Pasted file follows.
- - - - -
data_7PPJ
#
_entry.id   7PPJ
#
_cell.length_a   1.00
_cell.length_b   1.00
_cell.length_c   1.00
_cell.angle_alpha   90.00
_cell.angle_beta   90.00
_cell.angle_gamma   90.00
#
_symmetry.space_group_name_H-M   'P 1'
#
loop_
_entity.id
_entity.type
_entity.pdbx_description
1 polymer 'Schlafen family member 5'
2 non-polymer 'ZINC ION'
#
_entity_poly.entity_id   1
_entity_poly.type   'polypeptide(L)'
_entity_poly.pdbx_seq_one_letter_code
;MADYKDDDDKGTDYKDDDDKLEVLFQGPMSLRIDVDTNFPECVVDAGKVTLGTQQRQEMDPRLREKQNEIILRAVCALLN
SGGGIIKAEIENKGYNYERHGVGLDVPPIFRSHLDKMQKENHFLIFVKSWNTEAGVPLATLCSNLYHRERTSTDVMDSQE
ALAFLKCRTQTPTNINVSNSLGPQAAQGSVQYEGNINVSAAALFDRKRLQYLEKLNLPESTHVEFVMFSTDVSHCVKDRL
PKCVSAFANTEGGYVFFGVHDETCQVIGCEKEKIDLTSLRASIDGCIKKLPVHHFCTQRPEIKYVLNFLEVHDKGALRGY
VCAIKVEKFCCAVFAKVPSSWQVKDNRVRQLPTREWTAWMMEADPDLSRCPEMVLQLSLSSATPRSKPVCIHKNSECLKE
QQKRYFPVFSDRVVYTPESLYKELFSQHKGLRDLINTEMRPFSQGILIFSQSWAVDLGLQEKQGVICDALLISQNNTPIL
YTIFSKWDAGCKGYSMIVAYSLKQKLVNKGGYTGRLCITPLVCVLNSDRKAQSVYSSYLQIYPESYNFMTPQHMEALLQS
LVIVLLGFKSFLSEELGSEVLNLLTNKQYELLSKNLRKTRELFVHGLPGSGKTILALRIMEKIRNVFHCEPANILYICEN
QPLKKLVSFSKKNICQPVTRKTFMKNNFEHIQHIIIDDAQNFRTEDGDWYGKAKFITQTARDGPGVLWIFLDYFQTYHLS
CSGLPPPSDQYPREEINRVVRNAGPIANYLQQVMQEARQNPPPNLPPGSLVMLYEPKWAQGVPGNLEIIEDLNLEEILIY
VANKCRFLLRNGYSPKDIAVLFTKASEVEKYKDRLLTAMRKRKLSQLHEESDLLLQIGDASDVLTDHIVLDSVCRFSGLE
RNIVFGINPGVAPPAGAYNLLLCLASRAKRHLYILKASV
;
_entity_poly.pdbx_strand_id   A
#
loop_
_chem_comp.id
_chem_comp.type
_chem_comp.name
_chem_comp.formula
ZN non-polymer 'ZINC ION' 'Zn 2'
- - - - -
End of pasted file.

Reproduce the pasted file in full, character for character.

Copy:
data_7PPJ
#
_entry.id   7PPJ
#
_cell.length_a   1.00
_cell.length_b   1.00
_cell.length_c   1.00
_cell.angle_alpha   90.00
_cell.angle_beta   90.00
_cell.angle_gamma   90.00
#
_symmetry.space_group_name_H-M   'P 1'
#
loop_
_entity.id
_entity.type
_entity.pdbx_description
1 polymer 'Schlafen family member 5'
2 non-polymer 'ZINC ION'
#
_entity_poly.entity_id   1
_entity_poly.type   'polypeptide(L)'
_entity_poly.pdbx_seq_one_letter_code
;MADYKDDDDKGTDYKDDDDKLEVLFQGPMSLRIDVDTNFPECVVDAGKVTLGTQQRQEMDPRLREKQNEIILRAVCALLN
SGGGIIKAEIENKGYNYERHGVGLDVPPIFRSHLDKMQKENHFLIFVKSWNTEAGVPLATLCSNLYHRERTSTDVMDSQE
ALAFLKCRTQTPTNINVSNSLGPQAAQGSVQYEGNINVSAAALFDRKRLQYLEKLNLPESTHVEFVMFSTDVSHCVKDRL
PKCVSAFANTEGGYVFFGVHDETCQVIGCEKEKIDLTSLRASIDGCIKKLPVHHFCTQRPEIKYVLNFLEVHDKGALRGY
VCAIKVEKFCCAVFAKVPSSWQVKDNRVRQLPTREWTAWMMEADPDLSRCPEMVLQLSLSSATPRSKPVCIHKNSECLKE
QQKRYFPVFSDRVVYTPESLYKELFSQHKGLRDLINTEMRPFSQGILIFSQSWAVDLGLQEKQGVICDALLISQNNTPIL
YTIFSKWDAGCKGYSMIVAYSLKQKLVNKGGYTGRLCITPLVCVLNSDRKAQSVYSSYLQIYPESYNFMTPQHMEALLQS
LVIVLLGFKSFLSEELGSEVLNLLTNKQYELLSKNLRKTRELFVHGLPGSGKTILALRIMEKIRNVFHCEPANILYICEN
QPLKKLVSFSKKNICQPVTRKTFMKNNFEHIQHIIIDDAQNFRTEDGDWYGKAKFITQTARDGPGVLWIFLDYFQTYHLS
CSGLPPPSDQYPREEINRVVRNAGPIANYLQQVMQEARQNPPPNLPPGSLVMLYEPKWAQGVPGNLEIIEDLNLEEILIY
VANKCRFLLRNGYSPKDIAVLFTKASEVEKYKDRLLTAMRKRKLSQLHEESDLLLQIGDASDVLTDHIVLDSVCRFSGLE
RNIVFGINPGVAPPAGAYNLLLCLASRAKRHLYILKASV
;
_entity_poly.pdbx_strand_id   A
#
loop_
_chem_comp.id
_chem_comp.type
_chem_comp.name
_chem_comp.formula
ZN non-polymer 'ZINC ION' 'Zn 2'